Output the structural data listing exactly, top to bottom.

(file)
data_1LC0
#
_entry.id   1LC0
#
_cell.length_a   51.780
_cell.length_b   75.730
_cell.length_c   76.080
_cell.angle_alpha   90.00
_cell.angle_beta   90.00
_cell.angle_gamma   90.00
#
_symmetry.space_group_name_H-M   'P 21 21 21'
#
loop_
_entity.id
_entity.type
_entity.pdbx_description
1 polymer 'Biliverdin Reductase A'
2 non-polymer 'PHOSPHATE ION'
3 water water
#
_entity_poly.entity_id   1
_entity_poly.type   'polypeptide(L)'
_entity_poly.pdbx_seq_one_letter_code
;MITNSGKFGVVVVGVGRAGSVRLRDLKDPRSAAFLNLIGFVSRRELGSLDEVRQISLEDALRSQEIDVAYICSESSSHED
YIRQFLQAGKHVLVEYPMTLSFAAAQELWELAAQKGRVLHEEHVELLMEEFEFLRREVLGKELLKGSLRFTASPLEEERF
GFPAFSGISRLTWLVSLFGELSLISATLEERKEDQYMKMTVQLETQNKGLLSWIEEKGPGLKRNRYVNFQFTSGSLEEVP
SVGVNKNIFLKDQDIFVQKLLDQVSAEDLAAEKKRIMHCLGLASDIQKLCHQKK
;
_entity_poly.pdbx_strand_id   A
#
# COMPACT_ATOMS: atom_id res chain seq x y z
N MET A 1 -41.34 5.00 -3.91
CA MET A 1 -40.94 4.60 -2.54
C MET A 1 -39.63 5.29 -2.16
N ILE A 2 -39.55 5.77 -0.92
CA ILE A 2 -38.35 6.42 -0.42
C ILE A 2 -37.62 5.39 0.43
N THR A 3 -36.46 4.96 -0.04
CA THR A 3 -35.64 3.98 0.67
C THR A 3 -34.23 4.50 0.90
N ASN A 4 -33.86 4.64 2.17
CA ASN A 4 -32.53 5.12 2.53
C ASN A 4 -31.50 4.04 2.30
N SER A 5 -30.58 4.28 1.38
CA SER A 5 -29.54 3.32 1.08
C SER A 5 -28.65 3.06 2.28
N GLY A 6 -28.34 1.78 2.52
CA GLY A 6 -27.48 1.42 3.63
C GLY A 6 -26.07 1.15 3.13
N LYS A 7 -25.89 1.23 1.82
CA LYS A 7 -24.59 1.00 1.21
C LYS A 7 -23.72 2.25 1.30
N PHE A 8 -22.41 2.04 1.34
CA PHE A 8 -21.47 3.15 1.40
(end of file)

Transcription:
data_1LC0
#
_entry.id   1LC0
#
_cell.length_a   51.780
_cell.length_b   75.730
_cell.length_c   76.080
_cell.angle_alpha   90.00
_cell.angle_beta   90.00
_cell.angle_gamma   90.00
#
_symmetry.space_group_name_H-M   'P 21 21 21'
#
loop_
_entity.id
_entity.type
_entity.pdbx_description
1 polymer 'Biliverdin Reductase A'
2 non-polymer 'PHOSPHATE ION'
3 water water
#
_entity_poly.entity_id   1
_entity_poly.type   'polypeptide(L)'
_entity_poly.pdbx_seq_one_letter_code
;MITNSGKFGVVVVGVGRAGSVRLRDLKDPRSAAFLNLIGFVSRRELGSLDEVRQISLEDALRSQEIDVAYICSESSSHED
YIRQFLQAGKHVLVEYPMTLSFAAAQELWELAAQKGRVLHEEHVELLMEEFEFLRREVLGKELLKGSLRFTASPLEEERF
GFPAFSGISRLTWLVSLFGELSLISATLEERKEDQYMKMTVQLETQNKGLLSWIEEKGPGLKRNRYVNFQFTSGSLEEVP
SVGVNKNIFLKDQDIFVQKLLDQVSAEDLAAEKKRIMHCLGLASDIQKLCHQKK
;
_entity_poly.pdbx_strand_id   A
#
# COMPACT_ATOMS: atom_id res chain seq x y z
N MET A 1 -41.34 5.00 -3.91
CA MET A 1 -40.94 4.60 -2.54
C MET A 1 -39.63 5.29 -2.16
N ILE A 2 -39.55 5.77 -0.92
CA ILE A 2 -38.35 6.42 -0.42
C ILE A 2 -37.62 5.39 0.43
N THR A 3 -36.46 4.96 -0.04
CA THR A 3 -35.64 3.98 0.67
C THR A 3 -34.23 4.50 0.90
N ASN A 4 -33.86 4.64 2.17
CA ASN A 4 -32.53 5.12 2.53
C ASN A 4 -31.50 4.04 2.30
N SER A 5 -30.58 4.28 1.38
CA SER A 5 -29.54 3.32 1.08
C SER A 5 -28.65 3.06 2.28
N GLY A 6 -28.34 1.78 2.52
CA GLY A 6 -27.48 1.42 3.63
C GLY A 6 -26.07 1.15 3.13
N LYS A 7 -25.89 1.23 1.82
CA LYS A 7 -24.59 1.00 1.21
C LYS A 7 -23.72 2.25 1.30
N PHE A 8 -22.41 2.04 1.34
CA PHE A 8 -21.47 3.15 1.40